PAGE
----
Buy this Earth at Night - City Lights space photo.
High quality Suomi NPP picture, slide, or Duratrans backlit transparency. NASA photograph Earth At Night-2012a. Wide variety of sizes.
The night side of Earth twinkles with light, and the first thing to stand out is the cities. “Nothing tells us more
about the spread of humans across the Earth than city lights,” asserts Chris Elvidge, a NOAA scientist who has
studied them for 20 years.
This new global view and animation of Earth’s city lights is a composite assembled from data acquired by the
Suomi National Polar-orbiting Partnership (Suomi NPP) satellite. The data was acquired over nine days in April
2012 and thirteen days in October 2012. It took satellite 312 orbits and 2.5 terabytes of data to get a clear shot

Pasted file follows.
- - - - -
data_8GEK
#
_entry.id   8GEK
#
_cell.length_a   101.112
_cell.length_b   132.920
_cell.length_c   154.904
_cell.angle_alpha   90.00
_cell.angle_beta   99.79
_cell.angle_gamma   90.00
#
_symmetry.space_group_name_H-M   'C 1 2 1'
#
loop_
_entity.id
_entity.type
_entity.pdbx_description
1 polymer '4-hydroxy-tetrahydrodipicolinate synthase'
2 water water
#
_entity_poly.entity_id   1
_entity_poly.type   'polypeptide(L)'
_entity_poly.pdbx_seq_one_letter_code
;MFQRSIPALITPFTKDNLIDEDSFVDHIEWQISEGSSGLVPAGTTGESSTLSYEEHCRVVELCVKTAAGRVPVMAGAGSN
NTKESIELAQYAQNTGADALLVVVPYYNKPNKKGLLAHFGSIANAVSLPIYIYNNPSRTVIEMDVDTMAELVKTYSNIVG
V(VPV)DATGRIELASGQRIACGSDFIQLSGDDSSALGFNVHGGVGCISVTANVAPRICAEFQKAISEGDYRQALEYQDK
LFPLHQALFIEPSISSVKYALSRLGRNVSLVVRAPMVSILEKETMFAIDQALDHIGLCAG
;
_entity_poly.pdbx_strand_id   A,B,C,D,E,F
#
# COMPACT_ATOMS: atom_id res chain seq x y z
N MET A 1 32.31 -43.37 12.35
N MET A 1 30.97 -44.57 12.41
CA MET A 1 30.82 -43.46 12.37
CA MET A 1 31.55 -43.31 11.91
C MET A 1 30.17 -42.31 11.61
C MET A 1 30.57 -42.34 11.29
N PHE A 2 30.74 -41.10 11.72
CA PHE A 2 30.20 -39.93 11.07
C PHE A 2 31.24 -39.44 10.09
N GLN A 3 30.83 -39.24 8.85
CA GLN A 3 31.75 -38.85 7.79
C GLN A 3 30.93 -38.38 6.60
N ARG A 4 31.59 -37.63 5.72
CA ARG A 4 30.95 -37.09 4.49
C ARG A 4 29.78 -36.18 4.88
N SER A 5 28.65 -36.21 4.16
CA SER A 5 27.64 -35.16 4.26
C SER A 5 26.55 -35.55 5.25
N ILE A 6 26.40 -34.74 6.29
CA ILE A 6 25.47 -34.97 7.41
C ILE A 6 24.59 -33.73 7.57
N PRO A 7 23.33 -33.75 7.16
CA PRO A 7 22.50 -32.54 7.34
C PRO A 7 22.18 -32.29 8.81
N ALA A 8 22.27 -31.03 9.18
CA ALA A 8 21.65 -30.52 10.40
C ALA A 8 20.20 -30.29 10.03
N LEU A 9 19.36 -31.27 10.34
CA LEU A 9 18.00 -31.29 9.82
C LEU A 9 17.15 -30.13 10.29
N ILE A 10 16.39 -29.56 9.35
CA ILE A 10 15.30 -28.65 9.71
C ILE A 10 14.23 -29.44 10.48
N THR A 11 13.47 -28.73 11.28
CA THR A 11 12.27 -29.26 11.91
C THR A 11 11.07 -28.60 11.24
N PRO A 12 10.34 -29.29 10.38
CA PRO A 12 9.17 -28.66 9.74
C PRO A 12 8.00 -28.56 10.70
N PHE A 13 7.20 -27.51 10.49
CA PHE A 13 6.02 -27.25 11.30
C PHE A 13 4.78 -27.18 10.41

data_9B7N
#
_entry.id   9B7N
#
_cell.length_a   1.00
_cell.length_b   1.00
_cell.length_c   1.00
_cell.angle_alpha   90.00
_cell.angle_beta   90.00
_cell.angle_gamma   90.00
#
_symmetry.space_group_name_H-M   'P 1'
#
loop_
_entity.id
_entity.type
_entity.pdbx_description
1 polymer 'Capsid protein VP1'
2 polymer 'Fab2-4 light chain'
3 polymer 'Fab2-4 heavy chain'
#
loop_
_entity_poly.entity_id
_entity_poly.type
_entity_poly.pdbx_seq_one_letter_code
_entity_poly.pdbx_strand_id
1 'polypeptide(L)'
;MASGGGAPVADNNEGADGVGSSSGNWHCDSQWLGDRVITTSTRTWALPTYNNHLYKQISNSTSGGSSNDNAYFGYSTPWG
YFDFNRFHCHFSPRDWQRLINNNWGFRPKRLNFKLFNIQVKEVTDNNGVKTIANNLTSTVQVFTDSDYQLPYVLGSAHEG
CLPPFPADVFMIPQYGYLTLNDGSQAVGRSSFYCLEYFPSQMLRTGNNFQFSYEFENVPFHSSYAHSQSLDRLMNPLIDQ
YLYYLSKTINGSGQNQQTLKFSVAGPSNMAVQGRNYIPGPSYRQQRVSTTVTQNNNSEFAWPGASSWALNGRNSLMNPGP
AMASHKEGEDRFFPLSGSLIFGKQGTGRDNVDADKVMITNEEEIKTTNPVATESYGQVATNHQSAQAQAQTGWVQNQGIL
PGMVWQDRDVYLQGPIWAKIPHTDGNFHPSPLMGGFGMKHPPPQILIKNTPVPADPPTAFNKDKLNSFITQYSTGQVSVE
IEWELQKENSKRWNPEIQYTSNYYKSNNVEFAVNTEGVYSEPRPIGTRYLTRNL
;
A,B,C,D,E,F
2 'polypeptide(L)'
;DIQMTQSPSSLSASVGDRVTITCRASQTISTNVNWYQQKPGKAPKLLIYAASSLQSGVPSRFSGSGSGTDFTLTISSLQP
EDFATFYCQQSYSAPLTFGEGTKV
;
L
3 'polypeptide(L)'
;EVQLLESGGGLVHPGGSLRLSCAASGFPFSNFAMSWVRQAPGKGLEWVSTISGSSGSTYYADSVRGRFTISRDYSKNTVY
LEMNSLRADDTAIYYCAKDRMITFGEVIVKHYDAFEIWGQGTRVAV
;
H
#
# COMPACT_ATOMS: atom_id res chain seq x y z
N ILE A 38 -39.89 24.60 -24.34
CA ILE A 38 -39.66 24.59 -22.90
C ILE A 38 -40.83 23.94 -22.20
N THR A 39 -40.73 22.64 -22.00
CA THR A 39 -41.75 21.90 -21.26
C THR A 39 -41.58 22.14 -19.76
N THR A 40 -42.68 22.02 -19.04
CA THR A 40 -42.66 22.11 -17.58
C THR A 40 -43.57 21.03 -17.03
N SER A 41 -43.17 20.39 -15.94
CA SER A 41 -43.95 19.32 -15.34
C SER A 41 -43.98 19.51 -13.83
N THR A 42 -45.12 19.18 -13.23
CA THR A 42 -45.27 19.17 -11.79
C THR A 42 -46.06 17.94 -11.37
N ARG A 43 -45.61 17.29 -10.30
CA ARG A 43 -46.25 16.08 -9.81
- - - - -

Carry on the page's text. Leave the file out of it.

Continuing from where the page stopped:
of every parcel of Earth’s land surface and islands. This new data was then mapped over existing Blue Marble
imagery of Earth to provide a realistic view of the planet.
The nighttime view was made possible by the new “day-night band” of Suomi NPP’s Visible Infrared Imaging
Radiometer Suite. VIIRS detects light in a range of wavelengths from green to near-infrared and uses filtering
techniques to observe dim signals such as city lights, auroras, wildfires, and reflected moonlight. This low-light
sensor can distinguish night lights with ten to hundreds of times better light detection capability than scientists
Named for satellite meteorology pioneer Verner Suomi, NPP flies over any given point on Earth's surface
twice each day at roughly 1:30 a.m. and 1:30 p.m. The polar-orbiting satellite flies 824 kilometers (512 miles)
above the surface as it circles the planet 14 times a day. Data is sent once per orbit to a ground station in
Svalbard, Norway, and continuously to local direct broadcast users around the world.
Date released: December 5, 2012